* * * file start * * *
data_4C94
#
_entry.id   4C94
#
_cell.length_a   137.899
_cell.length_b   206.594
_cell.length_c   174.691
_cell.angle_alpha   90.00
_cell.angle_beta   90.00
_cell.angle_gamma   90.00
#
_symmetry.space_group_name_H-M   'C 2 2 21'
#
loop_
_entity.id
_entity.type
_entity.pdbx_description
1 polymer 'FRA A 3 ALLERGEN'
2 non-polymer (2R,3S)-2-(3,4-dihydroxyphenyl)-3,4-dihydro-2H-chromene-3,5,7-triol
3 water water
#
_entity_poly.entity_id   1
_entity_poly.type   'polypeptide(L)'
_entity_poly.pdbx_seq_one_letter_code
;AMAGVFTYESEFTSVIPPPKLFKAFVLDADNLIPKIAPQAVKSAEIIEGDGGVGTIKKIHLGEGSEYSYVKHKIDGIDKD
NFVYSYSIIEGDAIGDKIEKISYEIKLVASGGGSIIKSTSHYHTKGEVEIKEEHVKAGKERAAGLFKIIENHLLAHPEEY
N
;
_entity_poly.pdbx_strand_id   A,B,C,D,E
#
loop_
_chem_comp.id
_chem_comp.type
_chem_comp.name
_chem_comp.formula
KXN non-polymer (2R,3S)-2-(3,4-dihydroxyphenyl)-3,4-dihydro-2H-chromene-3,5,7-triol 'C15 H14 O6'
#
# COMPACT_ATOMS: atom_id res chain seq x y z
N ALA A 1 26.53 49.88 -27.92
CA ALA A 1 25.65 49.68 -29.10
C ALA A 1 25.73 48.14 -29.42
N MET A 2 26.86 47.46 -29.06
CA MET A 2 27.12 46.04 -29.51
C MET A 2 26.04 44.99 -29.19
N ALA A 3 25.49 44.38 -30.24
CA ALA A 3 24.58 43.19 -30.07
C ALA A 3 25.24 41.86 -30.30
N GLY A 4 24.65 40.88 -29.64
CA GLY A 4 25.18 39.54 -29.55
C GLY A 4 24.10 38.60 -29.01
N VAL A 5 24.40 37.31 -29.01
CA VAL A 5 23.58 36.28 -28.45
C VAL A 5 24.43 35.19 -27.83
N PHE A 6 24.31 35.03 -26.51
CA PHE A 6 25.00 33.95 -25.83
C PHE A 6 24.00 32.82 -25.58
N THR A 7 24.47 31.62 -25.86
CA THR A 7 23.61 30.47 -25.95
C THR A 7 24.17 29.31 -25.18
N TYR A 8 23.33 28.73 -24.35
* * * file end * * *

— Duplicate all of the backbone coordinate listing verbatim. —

data_4C94
#
_entry.id   4C94
#
_cell.length_a   137.899
_cell.length_b   206.594
_cell.length_c   174.691
_cell.angle_alpha   90.00
_cell.angle_beta   90.00
_cell.angle_gamma   90.00
#
_symmetry.space_group_name_H-M   'C 2 2 21'
#
loop_
_entity.id
_entity.type
_entity.pdbx_description
1 polymer 'FRA A 3 ALLERGEN'
2 non-polymer (2R,3S)-2-(3,4-dihydroxyphenyl)-3,4-dihydro-2H-chromene-3,5,7-triol
3 water water
#
_entity_poly.entity_id   1
_entity_poly.type   'polypeptide(L)'
_entity_poly.pdbx_seq_one_letter_code
;AMAGVFTYESEFTSVIPPPKLFKAFVLDADNLIPKIAPQAVKSAEIIEGDGGVGTIKKIHLGEGSEYSYVKHKIDGIDKD
NFVYSYSIIEGDAIGDKIEKISYEIKLVASGGGSIIKSTSHYHTKGEVEIKEEHVKAGKERAAGLFKIIENHLLAHPEEY
N
;
_entity_poly.pdbx_strand_id   A,B,C,D,E
#
loop_
_chem_comp.id
_chem_comp.type
_chem_comp.name
_chem_comp.formula
KXN non-polymer (2R,3S)-2-(3,4-dihydroxyphenyl)-3,4-dihydro-2H-chromene-3,5,7-triol 'C15 H14 O6'
#
# COMPACT_ATOMS: atom_id res chain seq x y z
N ALA A 1 26.53 49.88 -27.92
CA ALA A 1 25.65 49.68 -29.10
C ALA A 1 25.73 48.14 -29.42
N MET A 2 26.86 47.46 -29.06
CA MET A 2 27.12 46.04 -29.51
C MET A 2 26.04 44.99 -29.19
N ALA A 3 25.49 44.38 -30.24
CA ALA A 3 24.58 43.19 -30.07
C ALA A 3 25.24 41.86 -30.30
N GLY A 4 24.65 40.88 -29.64
CA GLY A 4 25.18 39.54 -29.55
C GLY A 4 24.10 38.60 -29.01
N VAL A 5 24.40 37.31 -29.01
CA VAL A 5 23.58 36.28 -28.45
C VAL A 5 24.43 35.19 -27.83
N PHE A 6 24.31 35.03 -26.51
CA PHE A 6 25.00 33.95 -25.83
C PHE A 6 24.00 32.82 -25.58
N THR A 7 24.47 31.62 -25.86
CA THR A 7 23.61 30.47 -25.95
C THR A 7 24.17 29.31 -25.18
N TYR A 8 23.33 28.73 -24.35